Safe Living


A sense of personal safety and security is important to all of us, consider the following in regards to your own safety and security of your property.

Out and about

  • Be alert, walk confidently and keep to well-lit and populated areas.
  • Walk against the flow of traffic and if possible, walk with another person and carry a personal safety alarm or mobile phone.
  • Let someone know where you are going and the time you will return.
  • If you feel unsafe, head for a well-populated area.
  • Be wary if someone in a car stops and asks you for directions. Keep a safe distance from the car.
  • Be aware of your increased vulnerability when wearing personal headphones.

view the SAPOL 'Personal Safety Booklet'

ATM banking

  • Do not use ATMs in isolated or dark locations and avoid withdrawing large amounts of money.
  • Memorise your Personal Identification Number (PIN). Do not write it down and do not let anyone see you enter your PIN.
  • If you feel unsafe at an ATM and you have already keyed in your details, press the CANCEL key and remove your card.
  • If you lose your card, report it immediately to your financial institution.


  • Organise safe transport to and from the venue before going out.
  • Stay with your friends and look after each other.
  • Set a drinking limit for yourself, stick to it and have soft drink or water between alcoholic drinks.
  • Say “No” when you have had enough to drink, don’t let others top up your drink.

Personal property

  • Don’t carry large amounts of money and never display how much money you have in your wallet or purse.
  • Keep your bag, wallet and mobile phone where you can see them at all times and don’t leave them unattended. When shopping use the child safety harness to help secure your handbag to the trolley.
  • Carry your bag securely on the side furthest from the road. Never let the strap hang loosely.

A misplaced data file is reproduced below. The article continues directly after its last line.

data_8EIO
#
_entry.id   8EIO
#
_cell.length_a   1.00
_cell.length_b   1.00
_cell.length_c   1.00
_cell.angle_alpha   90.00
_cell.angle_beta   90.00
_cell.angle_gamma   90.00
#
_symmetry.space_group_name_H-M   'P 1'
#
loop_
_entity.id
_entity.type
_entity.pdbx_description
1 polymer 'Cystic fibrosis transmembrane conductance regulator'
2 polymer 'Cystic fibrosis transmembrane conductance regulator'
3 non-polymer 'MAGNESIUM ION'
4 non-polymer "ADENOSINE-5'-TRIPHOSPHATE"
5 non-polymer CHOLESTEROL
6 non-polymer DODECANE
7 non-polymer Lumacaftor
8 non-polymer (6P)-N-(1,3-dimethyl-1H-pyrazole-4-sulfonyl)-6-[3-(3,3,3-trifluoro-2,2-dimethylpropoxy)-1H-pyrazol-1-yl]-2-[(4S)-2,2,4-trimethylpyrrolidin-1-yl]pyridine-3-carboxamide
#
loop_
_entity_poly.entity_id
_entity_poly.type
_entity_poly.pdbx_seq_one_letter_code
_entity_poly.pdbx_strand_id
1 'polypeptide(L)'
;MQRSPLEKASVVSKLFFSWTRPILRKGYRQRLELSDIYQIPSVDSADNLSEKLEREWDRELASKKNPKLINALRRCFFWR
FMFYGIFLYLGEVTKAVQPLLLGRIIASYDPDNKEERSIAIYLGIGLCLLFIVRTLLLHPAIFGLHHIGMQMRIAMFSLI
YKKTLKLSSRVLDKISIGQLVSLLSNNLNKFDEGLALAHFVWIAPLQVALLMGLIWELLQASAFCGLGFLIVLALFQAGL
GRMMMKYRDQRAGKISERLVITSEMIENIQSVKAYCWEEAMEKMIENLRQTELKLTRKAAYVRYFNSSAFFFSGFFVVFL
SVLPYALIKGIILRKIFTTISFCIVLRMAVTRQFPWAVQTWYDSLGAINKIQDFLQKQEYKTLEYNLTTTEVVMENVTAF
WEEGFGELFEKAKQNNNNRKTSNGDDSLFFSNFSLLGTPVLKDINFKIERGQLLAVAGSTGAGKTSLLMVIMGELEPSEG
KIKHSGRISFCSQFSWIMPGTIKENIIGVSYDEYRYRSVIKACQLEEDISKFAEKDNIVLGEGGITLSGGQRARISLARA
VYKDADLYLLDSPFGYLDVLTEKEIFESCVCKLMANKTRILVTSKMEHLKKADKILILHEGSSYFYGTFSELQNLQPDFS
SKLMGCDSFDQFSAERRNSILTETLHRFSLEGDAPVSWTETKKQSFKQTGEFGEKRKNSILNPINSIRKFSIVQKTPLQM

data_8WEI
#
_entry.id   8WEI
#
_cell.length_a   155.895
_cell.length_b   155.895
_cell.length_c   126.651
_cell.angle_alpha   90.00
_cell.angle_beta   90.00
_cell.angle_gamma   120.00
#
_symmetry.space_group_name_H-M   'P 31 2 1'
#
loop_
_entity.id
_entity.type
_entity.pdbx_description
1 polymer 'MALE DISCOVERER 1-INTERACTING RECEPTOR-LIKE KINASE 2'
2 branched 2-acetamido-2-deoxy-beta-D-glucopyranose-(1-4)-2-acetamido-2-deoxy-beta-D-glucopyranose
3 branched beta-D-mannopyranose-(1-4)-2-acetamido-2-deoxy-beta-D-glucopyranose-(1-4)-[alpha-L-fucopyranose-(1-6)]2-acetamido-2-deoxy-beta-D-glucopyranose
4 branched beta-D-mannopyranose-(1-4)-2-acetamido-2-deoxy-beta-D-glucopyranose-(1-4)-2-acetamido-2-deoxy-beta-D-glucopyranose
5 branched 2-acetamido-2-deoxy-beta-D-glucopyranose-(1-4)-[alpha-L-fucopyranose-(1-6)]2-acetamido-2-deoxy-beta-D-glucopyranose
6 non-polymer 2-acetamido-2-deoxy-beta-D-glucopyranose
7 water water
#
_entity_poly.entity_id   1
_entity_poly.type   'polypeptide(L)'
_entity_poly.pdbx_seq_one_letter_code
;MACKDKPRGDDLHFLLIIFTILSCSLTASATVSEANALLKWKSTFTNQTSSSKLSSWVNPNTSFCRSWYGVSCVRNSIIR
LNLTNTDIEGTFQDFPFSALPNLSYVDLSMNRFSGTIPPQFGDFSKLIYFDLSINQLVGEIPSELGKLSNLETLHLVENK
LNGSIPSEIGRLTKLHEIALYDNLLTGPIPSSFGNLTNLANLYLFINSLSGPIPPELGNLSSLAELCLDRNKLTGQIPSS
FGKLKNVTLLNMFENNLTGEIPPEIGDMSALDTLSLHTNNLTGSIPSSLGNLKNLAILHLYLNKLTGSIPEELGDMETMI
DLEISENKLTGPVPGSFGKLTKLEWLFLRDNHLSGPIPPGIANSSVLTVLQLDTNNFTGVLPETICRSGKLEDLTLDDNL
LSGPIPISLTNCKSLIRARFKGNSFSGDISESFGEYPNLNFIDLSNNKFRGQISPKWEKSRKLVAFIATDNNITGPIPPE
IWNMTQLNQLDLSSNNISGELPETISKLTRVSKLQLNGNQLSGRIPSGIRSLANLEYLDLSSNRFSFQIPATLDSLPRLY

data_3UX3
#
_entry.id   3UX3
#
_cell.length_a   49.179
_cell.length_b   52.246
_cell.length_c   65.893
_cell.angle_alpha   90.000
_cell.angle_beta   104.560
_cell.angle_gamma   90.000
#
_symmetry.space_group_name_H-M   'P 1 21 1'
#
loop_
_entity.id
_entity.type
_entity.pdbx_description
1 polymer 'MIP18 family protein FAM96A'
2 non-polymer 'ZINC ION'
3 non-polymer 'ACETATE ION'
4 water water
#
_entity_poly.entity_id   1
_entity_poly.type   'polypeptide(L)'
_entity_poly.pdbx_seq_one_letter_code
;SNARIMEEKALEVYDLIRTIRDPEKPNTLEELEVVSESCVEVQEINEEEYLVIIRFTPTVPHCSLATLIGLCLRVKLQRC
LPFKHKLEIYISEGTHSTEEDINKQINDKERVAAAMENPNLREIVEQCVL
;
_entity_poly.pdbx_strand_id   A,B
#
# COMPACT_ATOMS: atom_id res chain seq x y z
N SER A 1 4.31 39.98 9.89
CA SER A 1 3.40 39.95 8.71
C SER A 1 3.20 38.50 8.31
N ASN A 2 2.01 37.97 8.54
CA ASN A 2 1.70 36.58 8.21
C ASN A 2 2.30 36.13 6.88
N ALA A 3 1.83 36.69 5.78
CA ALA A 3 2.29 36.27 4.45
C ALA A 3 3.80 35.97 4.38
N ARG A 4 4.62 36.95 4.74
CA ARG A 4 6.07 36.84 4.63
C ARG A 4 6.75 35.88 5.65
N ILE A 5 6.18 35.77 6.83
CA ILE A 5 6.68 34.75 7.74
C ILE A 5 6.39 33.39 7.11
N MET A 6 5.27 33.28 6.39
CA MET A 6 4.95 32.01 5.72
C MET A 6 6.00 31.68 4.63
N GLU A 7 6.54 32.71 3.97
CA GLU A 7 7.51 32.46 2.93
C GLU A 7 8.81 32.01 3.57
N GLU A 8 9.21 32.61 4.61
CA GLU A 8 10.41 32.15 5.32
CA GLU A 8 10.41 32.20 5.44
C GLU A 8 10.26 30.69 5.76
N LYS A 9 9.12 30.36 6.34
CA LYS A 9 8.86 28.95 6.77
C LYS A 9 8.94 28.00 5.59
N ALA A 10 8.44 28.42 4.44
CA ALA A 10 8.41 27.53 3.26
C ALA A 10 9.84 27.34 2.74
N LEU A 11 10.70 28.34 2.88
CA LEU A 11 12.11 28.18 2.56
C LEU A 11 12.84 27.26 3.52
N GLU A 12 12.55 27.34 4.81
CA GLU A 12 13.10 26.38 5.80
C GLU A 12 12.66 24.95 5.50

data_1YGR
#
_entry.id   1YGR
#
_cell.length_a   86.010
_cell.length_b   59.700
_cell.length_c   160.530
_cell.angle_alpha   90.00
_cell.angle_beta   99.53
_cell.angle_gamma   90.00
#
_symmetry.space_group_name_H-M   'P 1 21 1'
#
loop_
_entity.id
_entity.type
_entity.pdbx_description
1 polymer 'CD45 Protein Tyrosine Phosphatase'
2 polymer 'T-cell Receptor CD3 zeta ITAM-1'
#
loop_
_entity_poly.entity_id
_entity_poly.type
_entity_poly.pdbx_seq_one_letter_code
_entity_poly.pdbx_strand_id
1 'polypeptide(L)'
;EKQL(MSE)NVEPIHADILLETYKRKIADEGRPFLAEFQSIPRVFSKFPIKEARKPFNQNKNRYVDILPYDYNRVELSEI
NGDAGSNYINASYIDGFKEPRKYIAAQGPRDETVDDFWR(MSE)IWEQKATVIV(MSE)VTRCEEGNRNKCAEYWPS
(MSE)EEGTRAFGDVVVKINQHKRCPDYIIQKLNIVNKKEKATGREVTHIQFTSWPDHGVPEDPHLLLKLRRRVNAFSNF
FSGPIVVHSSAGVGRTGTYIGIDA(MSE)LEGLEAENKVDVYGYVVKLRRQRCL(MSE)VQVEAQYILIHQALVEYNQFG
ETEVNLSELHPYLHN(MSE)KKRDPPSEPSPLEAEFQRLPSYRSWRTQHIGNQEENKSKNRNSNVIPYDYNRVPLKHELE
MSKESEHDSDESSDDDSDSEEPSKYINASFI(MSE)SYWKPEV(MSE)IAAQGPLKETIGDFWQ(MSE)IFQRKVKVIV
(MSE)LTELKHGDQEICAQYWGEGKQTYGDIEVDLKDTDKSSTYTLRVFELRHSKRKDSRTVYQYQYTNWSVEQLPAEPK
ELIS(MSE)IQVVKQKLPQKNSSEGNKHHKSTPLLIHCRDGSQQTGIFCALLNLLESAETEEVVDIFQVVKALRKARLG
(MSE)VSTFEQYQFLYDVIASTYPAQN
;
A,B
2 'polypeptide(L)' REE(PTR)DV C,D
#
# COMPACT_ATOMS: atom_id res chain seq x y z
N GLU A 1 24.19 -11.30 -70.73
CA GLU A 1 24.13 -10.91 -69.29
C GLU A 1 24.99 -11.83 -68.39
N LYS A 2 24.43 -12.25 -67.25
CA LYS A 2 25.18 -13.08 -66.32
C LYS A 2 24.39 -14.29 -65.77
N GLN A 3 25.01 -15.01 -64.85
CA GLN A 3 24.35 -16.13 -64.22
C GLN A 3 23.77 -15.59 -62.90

• Shoulder strapped bags should be worn across your body. If someone attempts to grab your bag, it is best to let go, to avoid injury.
  • Secure your bag in your car before loading or unloading your shopping.

For further crime prevention tips please visit:


To reduce the opportunity for thieves to gain entry into your home, consider the following crime prevention security tips:

  • Ensure appropriate keyed locks are fitted to all doors and windows.
  • Even when you are outside, be sure to lock all doors and windows.
  • Lock gates, garages and sheds when not in use.
  • House keys, car keys and garage remote controls should be kept in a safe location.  Thieves may use them to gain entry to your home or to steal your car.
  • Install and activate an alarm system.
  • Keep trees and bushes in front of doors and windows trimmed to avoid being used as hiding places.
  • Lock all garden tools and ladders away securely so they cannot be used to break into your home.
  • Don’t leave valuables in obvious places. Thieves often target jewellery in jewellery boxes on bedroom dressers and other valuables in bedside drawers and cupboards.
  • Break down packaging of expensive items and place it in your bin. Don’t leave it next to your bin on the street.
  • Lock your meter box to prevent thieves interfering with your power supply (contact your local electricity provider for more information).

To help prevent thieves targeting your vehicle and property, consider implementing these security tips:

  • Lock your vehicle doors and close all windows.
  • Install an alarm or immobiliser and activate it every time you leave your vehicle.
  • At night park your vehicle in a well-lit area.